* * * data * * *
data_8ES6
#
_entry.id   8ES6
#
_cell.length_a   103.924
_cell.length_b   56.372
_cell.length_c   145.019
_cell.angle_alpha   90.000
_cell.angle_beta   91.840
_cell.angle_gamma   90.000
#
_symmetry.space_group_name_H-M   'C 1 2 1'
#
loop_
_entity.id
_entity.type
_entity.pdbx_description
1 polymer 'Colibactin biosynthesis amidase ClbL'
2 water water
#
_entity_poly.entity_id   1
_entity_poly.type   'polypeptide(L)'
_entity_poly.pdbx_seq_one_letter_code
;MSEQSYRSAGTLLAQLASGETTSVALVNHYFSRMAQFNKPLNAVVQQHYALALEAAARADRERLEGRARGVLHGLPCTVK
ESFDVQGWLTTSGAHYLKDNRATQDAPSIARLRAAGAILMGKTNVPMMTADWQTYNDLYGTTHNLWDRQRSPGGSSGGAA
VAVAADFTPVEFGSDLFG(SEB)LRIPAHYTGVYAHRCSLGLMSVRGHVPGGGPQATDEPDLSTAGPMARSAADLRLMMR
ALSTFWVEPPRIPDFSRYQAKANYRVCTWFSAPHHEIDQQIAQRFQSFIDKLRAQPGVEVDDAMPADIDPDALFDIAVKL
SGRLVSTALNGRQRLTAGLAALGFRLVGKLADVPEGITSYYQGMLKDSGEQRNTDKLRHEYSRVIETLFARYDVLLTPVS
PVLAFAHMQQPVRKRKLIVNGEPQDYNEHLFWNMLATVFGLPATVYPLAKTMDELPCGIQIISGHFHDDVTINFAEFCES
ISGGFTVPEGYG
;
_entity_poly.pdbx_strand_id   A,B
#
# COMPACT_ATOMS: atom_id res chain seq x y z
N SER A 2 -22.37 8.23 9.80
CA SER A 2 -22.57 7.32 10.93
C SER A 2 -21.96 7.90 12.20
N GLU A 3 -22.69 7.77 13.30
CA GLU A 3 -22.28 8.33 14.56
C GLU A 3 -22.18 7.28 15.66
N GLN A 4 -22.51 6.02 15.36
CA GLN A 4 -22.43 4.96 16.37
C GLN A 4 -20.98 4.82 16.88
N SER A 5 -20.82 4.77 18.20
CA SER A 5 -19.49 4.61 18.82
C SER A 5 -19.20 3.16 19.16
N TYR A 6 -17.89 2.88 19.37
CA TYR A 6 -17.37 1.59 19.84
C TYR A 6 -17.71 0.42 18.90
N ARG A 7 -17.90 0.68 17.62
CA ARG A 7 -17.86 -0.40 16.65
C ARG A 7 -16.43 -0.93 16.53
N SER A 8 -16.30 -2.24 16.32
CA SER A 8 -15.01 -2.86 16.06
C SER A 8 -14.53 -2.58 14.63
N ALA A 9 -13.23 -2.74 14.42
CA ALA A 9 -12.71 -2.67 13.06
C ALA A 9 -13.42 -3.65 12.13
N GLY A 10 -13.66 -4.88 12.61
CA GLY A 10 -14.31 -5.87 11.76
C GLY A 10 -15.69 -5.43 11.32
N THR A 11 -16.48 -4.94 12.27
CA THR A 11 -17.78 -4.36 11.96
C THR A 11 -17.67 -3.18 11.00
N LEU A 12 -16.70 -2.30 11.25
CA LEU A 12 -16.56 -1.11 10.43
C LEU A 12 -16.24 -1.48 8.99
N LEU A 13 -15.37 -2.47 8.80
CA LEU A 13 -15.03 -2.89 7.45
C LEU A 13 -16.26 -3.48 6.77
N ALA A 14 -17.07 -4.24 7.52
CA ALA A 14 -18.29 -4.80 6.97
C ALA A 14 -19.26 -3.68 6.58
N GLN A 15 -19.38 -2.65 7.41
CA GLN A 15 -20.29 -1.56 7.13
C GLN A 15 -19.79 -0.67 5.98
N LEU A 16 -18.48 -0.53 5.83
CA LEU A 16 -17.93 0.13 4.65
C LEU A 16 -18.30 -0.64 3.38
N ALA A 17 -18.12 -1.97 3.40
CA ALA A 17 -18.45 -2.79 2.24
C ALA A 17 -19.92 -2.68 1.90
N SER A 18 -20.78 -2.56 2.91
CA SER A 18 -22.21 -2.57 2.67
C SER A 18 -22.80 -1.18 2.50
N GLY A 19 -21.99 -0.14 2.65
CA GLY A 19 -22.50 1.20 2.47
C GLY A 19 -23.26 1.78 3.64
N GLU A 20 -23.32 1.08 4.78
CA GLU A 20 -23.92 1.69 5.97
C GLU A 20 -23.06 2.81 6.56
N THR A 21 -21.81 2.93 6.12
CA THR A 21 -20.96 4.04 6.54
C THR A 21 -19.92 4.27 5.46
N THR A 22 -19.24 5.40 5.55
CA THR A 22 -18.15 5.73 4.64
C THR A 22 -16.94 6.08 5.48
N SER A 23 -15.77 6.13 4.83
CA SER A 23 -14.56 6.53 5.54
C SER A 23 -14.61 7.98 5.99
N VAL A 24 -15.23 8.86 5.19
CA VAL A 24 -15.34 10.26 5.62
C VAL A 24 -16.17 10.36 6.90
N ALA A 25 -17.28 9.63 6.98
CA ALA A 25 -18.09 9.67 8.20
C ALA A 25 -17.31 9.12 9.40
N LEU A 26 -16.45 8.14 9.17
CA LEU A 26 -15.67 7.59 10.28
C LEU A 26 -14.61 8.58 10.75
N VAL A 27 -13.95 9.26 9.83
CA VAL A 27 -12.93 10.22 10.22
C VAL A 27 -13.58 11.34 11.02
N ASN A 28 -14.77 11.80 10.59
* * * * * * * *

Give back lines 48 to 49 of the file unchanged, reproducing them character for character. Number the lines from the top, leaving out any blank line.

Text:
CA TYR A 6 -17.37 1.59 19.84
C TYR A 6 -17.71 0.42 18.90